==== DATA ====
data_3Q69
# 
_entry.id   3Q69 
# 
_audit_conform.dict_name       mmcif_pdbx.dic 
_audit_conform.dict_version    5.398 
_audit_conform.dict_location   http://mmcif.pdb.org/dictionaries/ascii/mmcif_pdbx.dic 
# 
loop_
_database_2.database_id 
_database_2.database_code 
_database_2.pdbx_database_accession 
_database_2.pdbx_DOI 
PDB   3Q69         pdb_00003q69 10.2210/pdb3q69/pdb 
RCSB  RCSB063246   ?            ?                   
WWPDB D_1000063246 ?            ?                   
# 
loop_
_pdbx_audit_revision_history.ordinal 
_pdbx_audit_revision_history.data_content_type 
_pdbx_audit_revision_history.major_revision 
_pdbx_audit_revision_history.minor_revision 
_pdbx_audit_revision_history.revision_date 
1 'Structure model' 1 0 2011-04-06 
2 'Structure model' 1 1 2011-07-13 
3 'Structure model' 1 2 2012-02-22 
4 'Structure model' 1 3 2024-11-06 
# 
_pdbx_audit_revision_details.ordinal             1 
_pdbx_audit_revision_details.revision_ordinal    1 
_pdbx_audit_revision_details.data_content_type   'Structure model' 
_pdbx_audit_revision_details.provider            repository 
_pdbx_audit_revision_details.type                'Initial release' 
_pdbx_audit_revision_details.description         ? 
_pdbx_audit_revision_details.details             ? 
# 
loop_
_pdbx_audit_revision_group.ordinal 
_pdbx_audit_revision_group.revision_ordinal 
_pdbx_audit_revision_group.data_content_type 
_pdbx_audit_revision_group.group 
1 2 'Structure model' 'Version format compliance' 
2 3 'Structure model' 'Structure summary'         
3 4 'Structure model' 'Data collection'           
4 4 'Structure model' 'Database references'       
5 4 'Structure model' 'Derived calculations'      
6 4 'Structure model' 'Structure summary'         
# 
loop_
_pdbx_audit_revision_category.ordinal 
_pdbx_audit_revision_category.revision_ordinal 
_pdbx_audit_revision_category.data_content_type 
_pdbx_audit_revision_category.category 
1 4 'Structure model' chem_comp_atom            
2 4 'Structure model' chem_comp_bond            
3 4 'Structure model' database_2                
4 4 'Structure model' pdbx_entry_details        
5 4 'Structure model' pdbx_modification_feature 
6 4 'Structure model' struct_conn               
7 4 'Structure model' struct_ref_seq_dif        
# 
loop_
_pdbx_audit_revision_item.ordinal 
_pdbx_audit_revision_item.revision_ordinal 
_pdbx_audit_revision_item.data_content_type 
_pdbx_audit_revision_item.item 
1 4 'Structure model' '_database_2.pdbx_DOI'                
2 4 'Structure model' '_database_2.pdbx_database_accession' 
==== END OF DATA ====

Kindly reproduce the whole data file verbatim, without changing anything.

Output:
data_3Q69
# 
_entry.id   3Q69 
# 
_audit_conform.dict_name       mmcif_pdbx.dic 
_audit_conform.dict_version    5.398 
_audit_conform.dict_location   http://mmcif.pdb.org/dictionaries/ascii/mmcif_pdbx.dic 
# 
loop_
_database_2.database_id 
_database_2.database_code 
_database_2.pdbx_database_accession 
_database_2.pdbx_DOI 
PDB   3Q69         pdb_00003q69 10.2210/pdb3q69/pdb 
RCSB  RCSB063246   ?            ?                   
WWPDB D_1000063246 ?            ?                   
# 
loop_
_pdbx_audit_revision_history.ordinal 
_pdbx_audit_revision_history.data_content_type 
_pdbx_audit_revision_history.major_revision 
_pdbx_audit_revision_history.minor_revision 
_pdbx_audit_revision_history.revision_date 
1 'Structure model' 1 0 2011-04-06 
2 'Structure model' 1 1 2011-07-13 
3 'Structure model' 1 2 2012-02-22 
4 'Structure model' 1 3 2024-11-06 
# 
_pdbx_audit_revision_details.ordinal             1 
_pdbx_audit_revision_details.revision_ordinal    1 
_pdbx_audit_revision_details.data_content_type   'Structure model' 
_pdbx_audit_revision_details.provider            repository 
_pdbx_audit_revision_details.type                'Initial release' 
_pdbx_audit_revision_details.description         ? 
_pdbx_audit_revision_details.details             ? 
# 
loop_
_pdbx_audit_revision_group.ordinal 
_pdbx_audit_revision_group.revision_ordinal 
_pdbx_audit_revision_group.data_content_type 
_pdbx_audit_revision_group.group 
1 2 'Structure model' 'Version format compliance' 
2 3 'Structure model' 'Structure summary'         
3 4 'Structure model' 'Data collection'           
4 4 'Structure model' 'Database references'       
5 4 'Structure model' 'Derived calculations'      
6 4 'Structure model' 'Structure summary'         
# 
loop_
_pdbx_audit_revision_category.ordinal 
_pdbx_audit_revision_category.revision_ordinal 
_pdbx_audit_revision_category.data_content_type 
_pdbx_audit_revision_category.category 
1 4 'Structure model' chem_comp_atom            
2 4 'Structure model' chem_comp_bond            
3 4 'Structure model' database_2                
4 4 'Structure model' pdbx_entry_details        
5 4 'Structure model' pdbx_modification_feature 
6 4 'Structure model' struct_conn               
7 4 'Structure model' struct_ref_seq_dif        
# 
loop_
_pdbx_audit_revision_item.ordinal 
_pdbx_audit_revision_item.revision_ordinal 
_pdbx_audit_revision_item.data_content_type 
_pdbx_audit_revision_item.item 
1 4 'Structure model' '_database_2.pdbx_DOI'                
2 4 'Structure model' '_database_2.pdbx_database_accession' 